Strong warning from the European People's Party to Pedro Sánchez in the face of the imminent approval of the amnesty law to annul the sentences and investigations against Catalan separatists, including those related to crimes of corruption and terrorism.

The vice-president of the Popular Party in the European Parliament, Siegfried Muresan, warned the President of the Government on Monday from Barcelona that "he runs the risk of blocking European funds" because his "attack on the rule of law" is also an "attack on European rules".

"We don't want this to happen, but the amnesty law is an attack and a very clear risk," added the Romanian MEP.

Muresan has defended that "Spain needs a president who has the confidence of Europe". "He needs a president who solves problems, not who generates them," he added, and then called for the reaction of the Spanish people to the approval of the measure of grace for the secessionists: "Say loud and clear that you do not accept the attack on the rule of law. I believe that the rule of law will win, that Spain will win, and I ask you to believe it with me too."

Romania's precedent

It so happens that Romania experienced in 2019 a situation very similar to the one that Spain is now suffering. While he also held the Presidency of the European Union, he was working on a law to grant amnesty to the country's political leaders and received a harsh corrective from the EU, when the then president of the European Union, Jean-Claude Juncker, warned that "if the amnesty is granted, as some in this country foresee, it would be a step backwards in the rule of law".

Previously, the then Vice-President of the Commission, Frans Timmermans, had been clear-headed: "If the Commission is to be brutal in its assessment [of the rule of law], it will be. And if we have to use other instruments at our disposal, we will do so," he said, threatening to add Romania to the list of countries under investigation for failing to respect the rule of law.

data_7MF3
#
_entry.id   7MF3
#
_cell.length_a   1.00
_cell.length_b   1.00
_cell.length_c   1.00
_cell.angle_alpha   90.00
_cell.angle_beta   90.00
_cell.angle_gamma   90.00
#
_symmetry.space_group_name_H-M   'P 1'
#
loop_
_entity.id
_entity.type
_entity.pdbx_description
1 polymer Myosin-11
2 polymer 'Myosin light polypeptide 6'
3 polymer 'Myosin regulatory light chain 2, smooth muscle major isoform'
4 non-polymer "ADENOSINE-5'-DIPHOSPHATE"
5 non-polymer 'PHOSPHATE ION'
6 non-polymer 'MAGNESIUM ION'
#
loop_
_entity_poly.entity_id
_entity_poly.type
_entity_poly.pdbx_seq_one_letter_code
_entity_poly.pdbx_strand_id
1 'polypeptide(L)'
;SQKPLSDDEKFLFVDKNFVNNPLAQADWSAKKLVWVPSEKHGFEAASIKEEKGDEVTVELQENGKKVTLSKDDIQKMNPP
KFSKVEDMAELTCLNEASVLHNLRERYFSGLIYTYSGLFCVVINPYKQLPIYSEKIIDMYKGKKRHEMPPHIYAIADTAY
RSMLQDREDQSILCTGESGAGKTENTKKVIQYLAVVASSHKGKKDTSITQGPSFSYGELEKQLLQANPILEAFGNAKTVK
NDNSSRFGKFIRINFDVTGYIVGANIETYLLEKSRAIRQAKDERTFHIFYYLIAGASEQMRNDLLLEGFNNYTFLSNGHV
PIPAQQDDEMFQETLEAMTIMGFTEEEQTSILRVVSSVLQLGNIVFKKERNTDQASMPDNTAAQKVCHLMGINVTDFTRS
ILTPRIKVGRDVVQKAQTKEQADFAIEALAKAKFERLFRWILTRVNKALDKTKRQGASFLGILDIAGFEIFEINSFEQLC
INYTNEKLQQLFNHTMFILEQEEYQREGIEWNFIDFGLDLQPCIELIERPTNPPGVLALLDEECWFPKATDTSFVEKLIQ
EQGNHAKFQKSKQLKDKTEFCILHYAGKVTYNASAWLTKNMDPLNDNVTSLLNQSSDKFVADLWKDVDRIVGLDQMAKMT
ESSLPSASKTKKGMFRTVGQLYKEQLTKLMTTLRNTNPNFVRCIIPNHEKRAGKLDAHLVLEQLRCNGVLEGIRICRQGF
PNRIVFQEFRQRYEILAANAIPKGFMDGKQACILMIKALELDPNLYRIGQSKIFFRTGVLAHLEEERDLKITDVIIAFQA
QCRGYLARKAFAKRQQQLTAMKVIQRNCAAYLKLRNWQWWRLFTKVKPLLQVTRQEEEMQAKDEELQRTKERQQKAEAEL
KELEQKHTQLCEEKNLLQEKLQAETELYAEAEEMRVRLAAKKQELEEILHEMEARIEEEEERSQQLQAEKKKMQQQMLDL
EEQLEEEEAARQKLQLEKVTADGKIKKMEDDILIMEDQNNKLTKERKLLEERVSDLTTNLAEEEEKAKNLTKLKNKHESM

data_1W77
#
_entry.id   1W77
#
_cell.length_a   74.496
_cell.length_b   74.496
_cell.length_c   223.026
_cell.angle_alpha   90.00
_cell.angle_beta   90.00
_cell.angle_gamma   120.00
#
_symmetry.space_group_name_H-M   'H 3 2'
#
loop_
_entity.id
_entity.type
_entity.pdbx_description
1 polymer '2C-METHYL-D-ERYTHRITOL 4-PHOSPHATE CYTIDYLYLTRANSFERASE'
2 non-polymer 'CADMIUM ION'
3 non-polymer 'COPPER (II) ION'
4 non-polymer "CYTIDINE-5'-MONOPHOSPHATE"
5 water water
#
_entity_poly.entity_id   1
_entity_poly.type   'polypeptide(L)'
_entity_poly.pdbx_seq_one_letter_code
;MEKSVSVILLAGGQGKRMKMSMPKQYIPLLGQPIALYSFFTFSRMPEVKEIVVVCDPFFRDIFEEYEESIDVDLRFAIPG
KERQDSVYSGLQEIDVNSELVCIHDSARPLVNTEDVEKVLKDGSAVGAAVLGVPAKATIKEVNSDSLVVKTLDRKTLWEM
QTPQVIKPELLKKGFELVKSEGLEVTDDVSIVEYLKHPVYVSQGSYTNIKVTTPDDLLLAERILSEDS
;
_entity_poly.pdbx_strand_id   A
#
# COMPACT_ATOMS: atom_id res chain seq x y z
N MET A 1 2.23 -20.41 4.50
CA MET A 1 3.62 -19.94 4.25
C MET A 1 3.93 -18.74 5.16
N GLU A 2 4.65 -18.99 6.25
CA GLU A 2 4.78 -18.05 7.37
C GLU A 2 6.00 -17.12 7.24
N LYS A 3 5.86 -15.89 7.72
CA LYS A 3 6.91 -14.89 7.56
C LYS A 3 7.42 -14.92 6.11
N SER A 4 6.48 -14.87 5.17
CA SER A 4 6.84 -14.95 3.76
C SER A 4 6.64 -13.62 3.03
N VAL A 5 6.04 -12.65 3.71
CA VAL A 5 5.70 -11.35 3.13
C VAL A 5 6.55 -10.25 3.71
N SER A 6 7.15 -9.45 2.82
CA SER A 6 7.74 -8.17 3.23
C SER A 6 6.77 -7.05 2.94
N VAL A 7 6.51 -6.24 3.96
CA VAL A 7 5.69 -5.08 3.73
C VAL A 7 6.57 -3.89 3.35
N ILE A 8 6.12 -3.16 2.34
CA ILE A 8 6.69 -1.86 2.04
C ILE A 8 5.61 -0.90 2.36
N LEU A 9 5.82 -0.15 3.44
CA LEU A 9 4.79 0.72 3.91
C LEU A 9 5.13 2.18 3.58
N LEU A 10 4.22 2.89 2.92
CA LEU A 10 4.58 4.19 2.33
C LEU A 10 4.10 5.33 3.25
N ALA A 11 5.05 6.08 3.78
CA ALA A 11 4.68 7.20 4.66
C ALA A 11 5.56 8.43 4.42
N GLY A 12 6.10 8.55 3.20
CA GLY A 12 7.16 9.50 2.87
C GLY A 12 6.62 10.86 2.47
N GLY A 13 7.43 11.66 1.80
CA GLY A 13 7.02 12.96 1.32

The politicians who benefited from the reform that was being processed were many, but mainly one: the leader of the Social Democratic Party (PSD), Liviu Dragnea.

Finally, a referendum was held with a record turnout that overwhelmingly backed (80%) a constitutional reform that blocked the reforms in question.

European offensive against amnesty

The European People's Party is holding a conference on Monday in the Catalan capital - in which the Italian Minister of Foreign Affairs, Antonio Tajani, and leader of the European People's Party in the European Parliament, Manfred Weber, also participate - to support the economic recovery and censure the political strategy of the Spanish government, which has been widely criticised for presenting an amnesty bill for those involved in the independence process in Catalonia.

Last Wednesday, in a monographic debate on the amnesty law, the European Commission officially warned that it will study whether the amnesty is legal: "Carefully, independently and objectively".

  • Romania
  • European Parliament
  • Jean-Claude Juncker
  • Add
  • Italy
  • Barcelona
  • Europe
  • Amnesty